Frumin’s money advantage could be a red flag for Bonds, 67, who is running with support from the city Democratic establishment. In December, the D.C. Democratic State Committee selected Bonds, the local party’s longtime chairwoman, to fill the seat pending the election.
If elected, Bonds said, she will work to cut taxes for seniors and build more affordable housing. “I am the compassionate candidate in this race,” Bonds said.
Mara, 38, is mounting his third council bid in five years. Mara, a business consultant who used to lobby on Capitol Hill, said he is a socially progressive, fiscally moderate Republican who wants to keep an eye on the council’s Democratic majority and advocate for education.
“I understand education in the District more than anyone else running in this race,” Mara said.
In his unsuccessful bid last year, Mara racked up big margins in wealthy, majority-white areas of Northwest Washington, the quadrant with the city’s highest concentration of Republicans. But he could find less support there this year because Frumin and Silverman are aggressively competing for support in those communities.
Frumin, who worked as a State Department official in the Clinton administration, became active in city affairs in 2008 when he became a leader in the Wilson High School modernization project. He says the city needs to work harder to maintain “cultural diversity” even as it grows whiter and wealthier.
“We need to focus on strengthening communities, which means schools, which means affordable housing, which means the right kind of development,” said Frumin, 53.
Silverman, 40, a former Washington City Paper and Washington Post reporter, is on leave from the D.C. Fiscal Policy Institute, a progressive think tank. She is making a first run for office, but observers said she has received diverse support that could help her overcome a lack of name recognition.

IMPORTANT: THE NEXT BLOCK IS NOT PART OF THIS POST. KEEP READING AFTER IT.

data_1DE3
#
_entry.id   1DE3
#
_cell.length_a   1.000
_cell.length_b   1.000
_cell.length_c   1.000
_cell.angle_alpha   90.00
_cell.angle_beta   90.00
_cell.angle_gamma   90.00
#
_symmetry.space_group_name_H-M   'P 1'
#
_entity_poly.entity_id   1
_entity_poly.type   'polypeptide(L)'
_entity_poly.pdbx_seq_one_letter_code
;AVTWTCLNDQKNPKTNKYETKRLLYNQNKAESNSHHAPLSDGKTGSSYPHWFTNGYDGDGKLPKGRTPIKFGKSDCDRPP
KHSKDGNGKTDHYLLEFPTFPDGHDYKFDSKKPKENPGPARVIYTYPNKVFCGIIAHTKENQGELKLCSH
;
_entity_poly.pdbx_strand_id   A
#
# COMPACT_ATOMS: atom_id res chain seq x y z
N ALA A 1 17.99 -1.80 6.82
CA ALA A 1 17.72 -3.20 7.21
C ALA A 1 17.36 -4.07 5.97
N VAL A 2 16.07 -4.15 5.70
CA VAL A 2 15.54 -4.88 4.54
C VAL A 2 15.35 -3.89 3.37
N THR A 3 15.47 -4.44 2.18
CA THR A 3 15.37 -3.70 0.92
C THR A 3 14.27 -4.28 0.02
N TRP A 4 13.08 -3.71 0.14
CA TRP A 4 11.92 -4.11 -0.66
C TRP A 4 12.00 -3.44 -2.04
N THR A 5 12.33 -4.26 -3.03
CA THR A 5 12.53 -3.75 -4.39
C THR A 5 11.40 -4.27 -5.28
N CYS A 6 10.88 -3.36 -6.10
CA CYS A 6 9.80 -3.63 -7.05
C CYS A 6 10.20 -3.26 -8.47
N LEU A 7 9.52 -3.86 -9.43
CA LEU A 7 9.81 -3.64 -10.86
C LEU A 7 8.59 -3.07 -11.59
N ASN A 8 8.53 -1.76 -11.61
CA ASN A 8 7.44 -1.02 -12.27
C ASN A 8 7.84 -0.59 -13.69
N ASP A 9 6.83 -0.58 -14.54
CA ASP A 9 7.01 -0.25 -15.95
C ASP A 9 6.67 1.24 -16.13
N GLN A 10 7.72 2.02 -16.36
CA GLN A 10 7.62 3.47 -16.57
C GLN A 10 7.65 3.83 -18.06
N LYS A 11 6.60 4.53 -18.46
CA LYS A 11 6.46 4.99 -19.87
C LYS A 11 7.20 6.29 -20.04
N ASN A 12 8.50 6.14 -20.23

“I’m running as a candidate who believes in sensible, reasonable approaches to public policy,” Silverman said. “I have purposely tried not to be labeled, because I think that is part of our problem in the city: Everyone has a label.”
Meanwhile, Brown is running as a Democrat, only months after his bid for reelection to an at-large council seat as an independent candidate was thwarted by another independent, David A. Grosso. More than $100,000 disappeared from Brown’s campaign last year, and Grosso contended that it fit a pattern of missteps, including past failures to pay bills on time and five suspensions of his driver’s license in eight years.
Brown said he has been cleared by the campaign finance office in the matter of the missing funds. He also said he is needed on the council to continue his work on jobs and affordable housing. “I was unjustly smeared . . . and I have a lot of unfinished business,” Brown said.
Brown and Bonds, who along with Redd are the black candidates in the race, share the same base in the eastern part of the city. Bonds said she thinks voters still have questions about Brown’s character. “It’s not just one thing. It’s a lifestyle that voters may take issue with,” Bonds said.
Former council member William P. Lightfoot said the race could turn on how Frumin spends his money, which parts of the city turn out the most voters or whether voters who do turn out think the council is representative of the city as a whole. “The history of this town is, it’s going to be a very small turnout,” Lightfoot said. “The history of this town is also there will be a group of people who will vote no matter what.”